Tanzania has the population of about 60 million, according to the world bank estimation of 2022.
The population is under one Nation and under one Language spoken and written by more than 90% of the population, and this is the national language of Tanzania known as Kiswahili. This language so far is spoken with more than 130 million in Africa and has been one of the East Africa official languages and recognised by the Southern Africa Development Community (SADC) as one of the official working Languages, in this community of 16 countries.
Furthermore, this language was born on the coast of East Africa and now has been one of the largest and strongest spoken local languages in Africa after English and French. The Population of Tanzania is divided in tribes, of about 127 tribes with their own traditional, cultural and dialects. But all are brought together as one Family , one community in Nation under one Gorvernment with one Language KISWAHILI.
In all this 127 tribes are divided in three larger main tribes:
Its one of the Largest Tribe in Africa, with more than 400 million spread all over Africa from central Africa Southeast Africa and South Africa. Bantu language is divided in sublanguages of about 600 language in all Africa (BANTU).
In Tanzania the National language Kiswahili has been formed by the mixture of Bantu language and Arabic Language of which more than 70% of the language is Bantu language. Some of the Bantu largest subtribes in Tanzania are Sukuma, Nyamwezi and Chagga.
The two largest ethnic groups in Tanzania are linguistically and culturally closely related. The traditional homelands of the Sukuma and Nyamwezi are in western Tanzania, south of Lake Victoria. The Sukuma number about 3 to 3.5 million people and the Nyamwezi 1 to 1.5 million (1989 estimate). Sukuma actually means «north» and it refers to «people of the north»; however, the Sukuma refer to themselves as Basukuma (plural) and Musukuma (singular). The Nyamwezi refer to themselves as Banyamwezi (plural) and Munyamwezi (singular). Both are Bantu-speaking peoples who in the past were agriculturists and cattle keepers.
Most family farms are subsistence, but also surplus crops for cash. Also, before German rule, the Sukuma and Nyamwezi acted as middle-men in the trade with the Swahili on the coast. In pre-colonial times, there was a strong ruler, a king or mtemi, called Mirambo. He was great military leader and strategist who between 1860-1884 was able to carve out a large empire through conquest and diplomacy among the Sukuma and Nymawezi. In post-colonial Tanzania, Mirambo became an important political symbol because he had been able to deal with Europeans from a position of strength.
The third largest ethnic group is the Chagga who live on the southern slopes of Mount Kilimanjaro. They are also know as Waschagga, Jagga, and Dschagga and number over 800,000 (1988 estimate). They are also a Bantu people who are primarily cultivators and cattle keepers. They grow Arabica coffee, which is their primary cash crop, and bananas, which is their staple food. Chagga brew beer from banana and eleusine. Today, land shortages have altered their economic structure. Many Chagga are now wage earners in large cities but still grow coffee as a cash crop. In pre-colonial times, the Chagga were governed by a system of chiefs, and these chiefs would often wage war against each other. The German exploited this by helping friendly chiefs and encouraging them to attack those the Germans deemed unfriendly.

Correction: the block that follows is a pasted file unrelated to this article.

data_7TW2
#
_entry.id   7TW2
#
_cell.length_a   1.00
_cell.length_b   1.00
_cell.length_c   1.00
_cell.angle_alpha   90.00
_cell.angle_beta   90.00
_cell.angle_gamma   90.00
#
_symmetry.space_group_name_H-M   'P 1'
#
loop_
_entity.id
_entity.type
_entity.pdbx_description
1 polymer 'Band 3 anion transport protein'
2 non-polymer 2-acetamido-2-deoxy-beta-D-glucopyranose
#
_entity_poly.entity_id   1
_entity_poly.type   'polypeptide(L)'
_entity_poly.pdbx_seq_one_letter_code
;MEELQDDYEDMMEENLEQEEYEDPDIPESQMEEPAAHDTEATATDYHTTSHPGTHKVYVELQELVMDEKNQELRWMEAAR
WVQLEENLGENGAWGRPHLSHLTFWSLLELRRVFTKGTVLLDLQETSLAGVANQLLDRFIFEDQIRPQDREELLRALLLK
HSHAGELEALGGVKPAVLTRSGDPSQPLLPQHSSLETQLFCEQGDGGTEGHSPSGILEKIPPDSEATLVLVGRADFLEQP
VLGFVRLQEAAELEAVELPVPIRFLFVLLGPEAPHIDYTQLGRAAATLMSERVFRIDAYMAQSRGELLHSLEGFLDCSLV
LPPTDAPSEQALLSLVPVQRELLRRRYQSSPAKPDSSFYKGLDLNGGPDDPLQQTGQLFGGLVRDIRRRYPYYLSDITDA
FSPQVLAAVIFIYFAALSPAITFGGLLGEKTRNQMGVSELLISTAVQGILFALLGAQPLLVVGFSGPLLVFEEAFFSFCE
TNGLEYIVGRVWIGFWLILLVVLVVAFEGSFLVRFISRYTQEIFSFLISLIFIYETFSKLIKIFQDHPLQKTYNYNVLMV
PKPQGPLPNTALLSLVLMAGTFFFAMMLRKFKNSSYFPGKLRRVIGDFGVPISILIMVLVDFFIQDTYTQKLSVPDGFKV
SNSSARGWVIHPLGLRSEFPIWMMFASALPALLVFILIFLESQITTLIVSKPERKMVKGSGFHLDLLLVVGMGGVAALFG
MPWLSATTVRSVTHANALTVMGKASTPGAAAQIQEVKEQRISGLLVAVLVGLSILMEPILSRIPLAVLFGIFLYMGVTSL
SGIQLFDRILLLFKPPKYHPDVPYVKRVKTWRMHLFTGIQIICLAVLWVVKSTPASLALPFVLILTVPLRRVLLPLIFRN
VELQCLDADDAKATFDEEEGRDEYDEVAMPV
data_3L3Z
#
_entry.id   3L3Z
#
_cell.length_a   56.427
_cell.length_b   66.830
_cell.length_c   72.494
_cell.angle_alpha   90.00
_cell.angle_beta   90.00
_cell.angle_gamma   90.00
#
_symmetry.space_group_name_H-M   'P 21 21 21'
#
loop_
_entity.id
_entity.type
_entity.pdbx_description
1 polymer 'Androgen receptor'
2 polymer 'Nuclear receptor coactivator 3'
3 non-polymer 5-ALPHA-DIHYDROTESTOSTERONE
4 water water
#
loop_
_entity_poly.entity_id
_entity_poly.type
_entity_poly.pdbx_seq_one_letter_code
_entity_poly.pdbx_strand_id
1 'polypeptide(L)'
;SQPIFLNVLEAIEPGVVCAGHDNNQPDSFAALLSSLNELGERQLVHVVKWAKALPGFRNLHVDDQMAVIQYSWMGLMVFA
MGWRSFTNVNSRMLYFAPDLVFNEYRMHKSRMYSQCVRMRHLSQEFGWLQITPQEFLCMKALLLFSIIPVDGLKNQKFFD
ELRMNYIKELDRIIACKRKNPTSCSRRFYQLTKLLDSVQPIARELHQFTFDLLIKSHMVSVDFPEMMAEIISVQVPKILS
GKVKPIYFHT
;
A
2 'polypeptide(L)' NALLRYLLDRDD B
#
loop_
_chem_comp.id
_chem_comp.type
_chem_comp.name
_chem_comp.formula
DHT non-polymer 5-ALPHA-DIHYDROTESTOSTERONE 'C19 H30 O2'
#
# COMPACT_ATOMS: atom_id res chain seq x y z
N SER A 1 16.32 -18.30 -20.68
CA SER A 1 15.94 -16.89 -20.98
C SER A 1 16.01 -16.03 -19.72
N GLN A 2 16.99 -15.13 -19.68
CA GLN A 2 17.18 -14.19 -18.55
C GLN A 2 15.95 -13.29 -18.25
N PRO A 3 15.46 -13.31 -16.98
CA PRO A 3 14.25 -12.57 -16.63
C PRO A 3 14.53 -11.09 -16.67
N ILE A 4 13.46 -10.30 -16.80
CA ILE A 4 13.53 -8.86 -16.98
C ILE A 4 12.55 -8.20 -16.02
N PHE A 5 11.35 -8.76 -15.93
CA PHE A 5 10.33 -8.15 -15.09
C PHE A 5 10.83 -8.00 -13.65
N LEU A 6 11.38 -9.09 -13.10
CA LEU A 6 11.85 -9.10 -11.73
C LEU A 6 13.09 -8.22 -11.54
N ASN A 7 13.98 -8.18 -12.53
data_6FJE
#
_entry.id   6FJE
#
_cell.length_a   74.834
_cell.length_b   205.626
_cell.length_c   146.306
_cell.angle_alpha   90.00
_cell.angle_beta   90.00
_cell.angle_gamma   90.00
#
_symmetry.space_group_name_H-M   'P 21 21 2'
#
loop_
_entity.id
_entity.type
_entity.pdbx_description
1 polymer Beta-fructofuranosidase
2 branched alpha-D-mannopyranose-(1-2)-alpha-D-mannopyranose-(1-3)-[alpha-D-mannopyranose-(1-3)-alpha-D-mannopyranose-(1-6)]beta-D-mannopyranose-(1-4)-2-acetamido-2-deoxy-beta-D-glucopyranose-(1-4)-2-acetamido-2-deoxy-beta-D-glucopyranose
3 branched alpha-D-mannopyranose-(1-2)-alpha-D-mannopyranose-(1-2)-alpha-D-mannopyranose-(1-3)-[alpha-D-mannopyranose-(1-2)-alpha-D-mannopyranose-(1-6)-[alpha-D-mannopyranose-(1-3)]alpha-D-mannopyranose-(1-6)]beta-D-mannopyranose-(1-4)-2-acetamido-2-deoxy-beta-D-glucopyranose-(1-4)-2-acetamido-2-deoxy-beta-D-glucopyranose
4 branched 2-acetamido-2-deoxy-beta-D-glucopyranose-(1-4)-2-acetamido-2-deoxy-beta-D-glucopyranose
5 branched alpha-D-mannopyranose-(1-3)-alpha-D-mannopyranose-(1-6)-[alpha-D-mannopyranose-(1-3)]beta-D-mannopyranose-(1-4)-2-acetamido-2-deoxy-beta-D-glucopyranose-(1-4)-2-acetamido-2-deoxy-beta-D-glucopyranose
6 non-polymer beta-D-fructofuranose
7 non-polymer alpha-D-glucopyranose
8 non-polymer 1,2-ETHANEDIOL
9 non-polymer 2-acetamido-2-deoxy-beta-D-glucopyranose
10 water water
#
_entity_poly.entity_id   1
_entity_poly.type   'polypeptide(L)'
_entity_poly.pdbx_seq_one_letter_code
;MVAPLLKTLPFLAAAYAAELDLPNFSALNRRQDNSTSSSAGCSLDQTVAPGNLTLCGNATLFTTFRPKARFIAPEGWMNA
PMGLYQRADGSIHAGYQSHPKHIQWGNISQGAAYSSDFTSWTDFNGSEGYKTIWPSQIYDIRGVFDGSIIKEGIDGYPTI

This is only a small population in Tanzania. Its population is in some of the other East african country. Modernly, Nilotic languages are spoken in the Democratic Republic of Congo (DRC), Ethiopia, Kenya, Sudan, Tanzania and Uganda.
Long before there were written records, Nilotic peoples apparently migrated from the Nile River area as far south as the region of modern Tanzania. Some Nilotic groups had intensive contact with Cushitic (Afro-Asiatic) peoples, and with Niger-Congo peoples. This has resulted in mutual cultural and linguistic impact across Nilotic, Cushitic, and Niger-Congo language families.
Some of the Nilotic tribes in Tanzania are Datoga and Masai people and mostly are in the northern circuit of Tanzania.
This is another small population in Tanzania, and majority of them are in the northern part of Tanzania. Burunge and Iraqw people are the tribes in Tanzania from Cushite people.
The Burunge and Iraqw belong to the Southern Cushites in Tanzania; their ancestors are believed to have originated from Southern Ethiopia and migrated into the northeastern region of Tanzania around 1000 BC. After migration into Tanzania, the ancient Burunge culture centered on subsistence farming and cattle grazing.
There are some small tribes which are the Indigenous of Tanzania and they contribute very small number of the population.
The HADZABE PEOPLE
Mostly based in southwest Karatu District of Arusha Region. They live around Lake Eyasi in the central Rift Valley and in the neighboring Serengeti Plateau. There are, as of 2015, between 1,200 and 1,300 Hadza people living in Tanzania, however only around 400 Hadza still survive exclusively based on the traditional means of foraging.
Additionally, the increasing impact of tourism and encroaching pastoralists pose serious threats to the continuation of their traditional way of life.
As descendants of Tanzania’s aboriginal, pre-Bantu expansion hunter-gatherer population, they have probably occupied their current territory for thousands of years, with relatively little modification to their basic way of life until the past hundred years.
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